Warne moves in again. He bowls a hard-spun legbreak, but with a slight, almost imperceptible change of pace. Fifty thousand people watching at the ground, plus millions on television, are fooled, so too is Bradman. Although his footwork is swift and sure, the balls dips suddenly and wickedly, and lands well short of where the Don expects it to. Too far into his stroke to check it, his lofted drive goes straight into the hands of Ponting at short cover.

Bradman c Ponting b Warne 49.

Ashley Mallett took 132 Tests wickets in 38 Tests for Australia. An author of over 25 books, he has written biographies of Clarrie Grimmett, Doug Walters, Jeff Thomson and Ian Chappell

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Posted by endofageofaquarius on (January 11, 2012, 17:05 GMT)

Can someone who cannot bowl a googly be considered to be a true leg spinner? (Shane Warne holds the ball in a manner, with the finger next to his small finger being the spinning finger, so that while maxmimum spin is imparted onto the ball this completely removes the possibility of delivering the ball from the back of the hand for the googly)

If so, then I question whether Shane Warne is really worthy of the title of the greatest leg spinner in history?? A bit of a western spin I think to crown him thus !!

In terms of pure ability and skill and guile I would rate Mushtaq Muhammed as the greatest legspinner in history.

Posted by   on (January 11, 2012, 12:21 GMT)

what a boring article.. tell me the bottom line in one line..

Posted by BillyCC on (January 11, 2012, 11:22 GMT)

@Raymond Oliver, flash forward to 2200, evolution will bring along faster, stronger and smarter cricketers. Technology will bring along advancements in batting that will make batting in 2000 look amateurish and make those future cricketers think their mums could have gotten Tendulkar out. Don't bring the evolutionary and anthropological side of it into the equation. Trust your imagination. Cricket will always move forward in leaps and bounds. The determination of greatness will always be the same, and one major factor is how well you stack up against your peers.

Posted by   on (January 11, 2012, 5:20 GMT)

To the author : Why warnie? Why not wasim akram or andy roberts, michael holding? Surely you wanna test the man against people that could trouble him. Bradman could not deal with sheer pace. He was out of his comfort zone against the bouncer. Why on earth would you like to see warnie bowl to him? He isnt even a great leg spinner,or spinner for that matter. If you cant flumex the indians on turning tracks ,or any subcontinental team,or pretty darn useless if u ask me. Shane warne doesnt cut it. Im sure most his wickets are against england and daryll cullinan anyway,who need i remind you,were pretty pathetic against most spin,especially in the 90's when he played.

Posted by   on (January 11, 2012, 5:07 GMT)

Bradman. Great batsman in his era. The only thing is,he is most certainly not the greatest ever. No ways. He played almost all his tests in his beloved Australia,and mainly against England,scoring about 5000 runs out of 6996 against them. He played west indies and india once,and that was in australia. So for only playing england im taking away 15 off hia average and a further 15 for not playing anywhere else(except england).Also,he played in timeless tests and 6 day tests,dokess another 4 off his average. Lack of fielding ability,and technology means he got away with a lot of tight run out calls. Dock another 3 from his average.That leaves him on an average of 62. Not too mention they were a lot of time between series(upto a year) unlike these days. Dock another 2. That leaves him on 60. Doesnt seem too great now does he?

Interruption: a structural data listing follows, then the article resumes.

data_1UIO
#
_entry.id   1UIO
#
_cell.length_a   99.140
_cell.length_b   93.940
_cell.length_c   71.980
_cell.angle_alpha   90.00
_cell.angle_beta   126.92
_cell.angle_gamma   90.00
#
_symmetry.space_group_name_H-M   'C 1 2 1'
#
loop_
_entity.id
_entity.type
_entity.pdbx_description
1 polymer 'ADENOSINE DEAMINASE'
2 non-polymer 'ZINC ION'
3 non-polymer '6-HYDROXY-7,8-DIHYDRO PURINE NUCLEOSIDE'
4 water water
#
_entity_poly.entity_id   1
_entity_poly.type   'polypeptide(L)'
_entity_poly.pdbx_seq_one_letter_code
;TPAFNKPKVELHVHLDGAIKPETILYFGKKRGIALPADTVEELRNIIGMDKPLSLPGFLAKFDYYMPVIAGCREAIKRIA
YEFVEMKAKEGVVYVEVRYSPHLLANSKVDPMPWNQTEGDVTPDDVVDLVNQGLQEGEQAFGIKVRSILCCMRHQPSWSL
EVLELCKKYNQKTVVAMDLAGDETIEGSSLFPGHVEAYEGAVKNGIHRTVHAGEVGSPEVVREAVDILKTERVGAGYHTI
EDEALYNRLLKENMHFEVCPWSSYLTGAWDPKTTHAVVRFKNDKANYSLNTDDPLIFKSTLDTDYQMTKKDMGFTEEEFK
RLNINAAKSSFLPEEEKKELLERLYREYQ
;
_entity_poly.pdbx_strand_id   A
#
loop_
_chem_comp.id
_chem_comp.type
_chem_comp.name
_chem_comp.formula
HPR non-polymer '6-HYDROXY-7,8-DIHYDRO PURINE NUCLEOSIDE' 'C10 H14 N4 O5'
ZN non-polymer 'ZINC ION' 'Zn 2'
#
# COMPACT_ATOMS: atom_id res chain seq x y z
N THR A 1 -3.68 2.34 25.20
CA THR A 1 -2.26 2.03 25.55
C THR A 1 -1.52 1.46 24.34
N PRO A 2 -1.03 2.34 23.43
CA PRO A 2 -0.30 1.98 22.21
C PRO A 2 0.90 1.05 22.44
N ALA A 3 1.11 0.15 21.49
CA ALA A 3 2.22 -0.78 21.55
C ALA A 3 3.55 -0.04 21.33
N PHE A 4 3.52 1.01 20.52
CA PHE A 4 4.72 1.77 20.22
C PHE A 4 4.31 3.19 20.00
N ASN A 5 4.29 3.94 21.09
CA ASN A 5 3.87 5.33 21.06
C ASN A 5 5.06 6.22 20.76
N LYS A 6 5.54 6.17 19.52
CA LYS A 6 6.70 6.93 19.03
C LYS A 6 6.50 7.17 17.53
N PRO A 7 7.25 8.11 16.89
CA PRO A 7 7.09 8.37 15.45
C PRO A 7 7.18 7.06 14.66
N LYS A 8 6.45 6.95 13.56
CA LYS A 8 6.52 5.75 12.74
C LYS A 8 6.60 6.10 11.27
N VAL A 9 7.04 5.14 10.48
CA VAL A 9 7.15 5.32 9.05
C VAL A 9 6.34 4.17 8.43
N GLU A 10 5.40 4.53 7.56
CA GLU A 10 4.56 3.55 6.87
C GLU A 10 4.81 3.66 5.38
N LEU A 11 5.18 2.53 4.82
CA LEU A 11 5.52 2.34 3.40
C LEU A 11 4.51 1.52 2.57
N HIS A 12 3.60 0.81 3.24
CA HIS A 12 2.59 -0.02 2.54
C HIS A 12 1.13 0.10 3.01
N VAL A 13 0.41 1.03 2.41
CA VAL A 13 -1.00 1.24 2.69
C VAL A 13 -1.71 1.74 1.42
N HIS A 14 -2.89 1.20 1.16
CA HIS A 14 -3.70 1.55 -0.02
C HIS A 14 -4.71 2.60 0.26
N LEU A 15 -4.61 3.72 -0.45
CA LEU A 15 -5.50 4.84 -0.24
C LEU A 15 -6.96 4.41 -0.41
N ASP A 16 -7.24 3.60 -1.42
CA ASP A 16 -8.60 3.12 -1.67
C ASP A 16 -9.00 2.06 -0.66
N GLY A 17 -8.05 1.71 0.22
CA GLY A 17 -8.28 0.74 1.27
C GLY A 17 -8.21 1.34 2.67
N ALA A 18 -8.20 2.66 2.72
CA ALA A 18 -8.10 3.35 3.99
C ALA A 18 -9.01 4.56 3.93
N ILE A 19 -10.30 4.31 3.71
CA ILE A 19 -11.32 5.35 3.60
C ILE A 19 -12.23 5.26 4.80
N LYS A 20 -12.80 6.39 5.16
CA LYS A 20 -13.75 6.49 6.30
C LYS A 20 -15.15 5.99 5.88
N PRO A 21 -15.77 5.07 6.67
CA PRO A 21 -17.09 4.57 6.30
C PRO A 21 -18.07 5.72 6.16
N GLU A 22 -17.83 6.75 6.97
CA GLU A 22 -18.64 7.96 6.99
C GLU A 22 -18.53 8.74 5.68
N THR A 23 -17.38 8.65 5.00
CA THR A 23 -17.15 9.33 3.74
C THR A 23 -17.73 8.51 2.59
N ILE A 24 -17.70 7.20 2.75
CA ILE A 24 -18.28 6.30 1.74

Posted by   on (January 10, 2012, 22:20 GMT)

BillyCC - just trust your own eyes and watch the footage from that era. Test cricketers in their late 30's and 40's; batsmen playing defense shots with straight elbows, spin bowlers with their opposing arms by their sides - it's like watching my mum bowl when we were kids. Most of all, don't bring Steve Waugh into this discussion - he doesn't even rate in the top 100!

Posted by Dravid_Pujara_Gravitas on (January 10, 2012, 14:32 GMT)

I finished reading the article now. I beg to differ with the author. Please watch Warne's helplessness with players who are not even the best among their contemporaries - Siddhu, KP, Sachin, Lara, Dravid, VVS etc...Sachin, who is not even the best among his contemporaries, who doesn't have an average that is double that of his contemporaries, gave Warne nightmares - why would the scenario be any different with The Greatest Sir? It simply is not possible that a batsman who has nearly double the average of his contemporaries would not take Warne to the cleaners. It's a no contest. I also doubt if Warne is the best ever legspinner to start with. Subhash Gupte it is or Bhagawat.

Posted by BillyCC on (January 9, 2012, 20:56 GMT)

@RaymondOliver, it is definitely possible for a mere mortal to average close to 100 for an extended period. Bradman did it for 52 tests and 234 first class matches for a period over 20 years. And yes, it may not have been at the "highest" level under your definition when comparing eras. However, plenty of other batsmen played with Bradman under these so called comical conditions and no one came close. So we can conclude that he had freakish talent and genius. What does that translate to in modern times? A combination of the best facets of Lara, Tendulkar and Steve Waugh? Then yes, I think someone could well average close to 100 against the current English team.

Posted by   on (January 9, 2012, 17:19 GMT)